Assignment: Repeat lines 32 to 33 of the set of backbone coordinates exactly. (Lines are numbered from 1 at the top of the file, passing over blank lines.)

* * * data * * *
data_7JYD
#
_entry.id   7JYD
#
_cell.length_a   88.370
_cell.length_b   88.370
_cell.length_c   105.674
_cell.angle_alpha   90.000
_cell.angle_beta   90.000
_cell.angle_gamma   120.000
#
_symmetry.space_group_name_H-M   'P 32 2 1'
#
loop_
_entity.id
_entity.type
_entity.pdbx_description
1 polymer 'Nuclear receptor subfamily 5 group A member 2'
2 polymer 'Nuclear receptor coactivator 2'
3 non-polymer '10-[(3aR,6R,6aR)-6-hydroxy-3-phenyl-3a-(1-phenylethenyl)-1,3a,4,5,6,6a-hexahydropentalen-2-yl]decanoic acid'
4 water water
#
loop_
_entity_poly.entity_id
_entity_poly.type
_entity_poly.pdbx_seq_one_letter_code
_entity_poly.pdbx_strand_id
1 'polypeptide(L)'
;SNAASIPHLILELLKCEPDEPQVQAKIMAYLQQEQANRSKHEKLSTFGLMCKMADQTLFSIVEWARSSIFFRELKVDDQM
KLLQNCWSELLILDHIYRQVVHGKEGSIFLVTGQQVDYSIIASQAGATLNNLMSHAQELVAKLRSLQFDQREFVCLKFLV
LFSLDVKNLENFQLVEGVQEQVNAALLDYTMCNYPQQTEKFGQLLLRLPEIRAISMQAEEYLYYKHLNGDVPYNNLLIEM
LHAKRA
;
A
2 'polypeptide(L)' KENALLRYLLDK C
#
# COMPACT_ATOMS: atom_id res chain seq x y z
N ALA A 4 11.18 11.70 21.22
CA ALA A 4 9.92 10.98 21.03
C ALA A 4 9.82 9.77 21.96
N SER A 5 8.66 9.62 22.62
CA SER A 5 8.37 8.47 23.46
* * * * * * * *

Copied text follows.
LHAKRA
;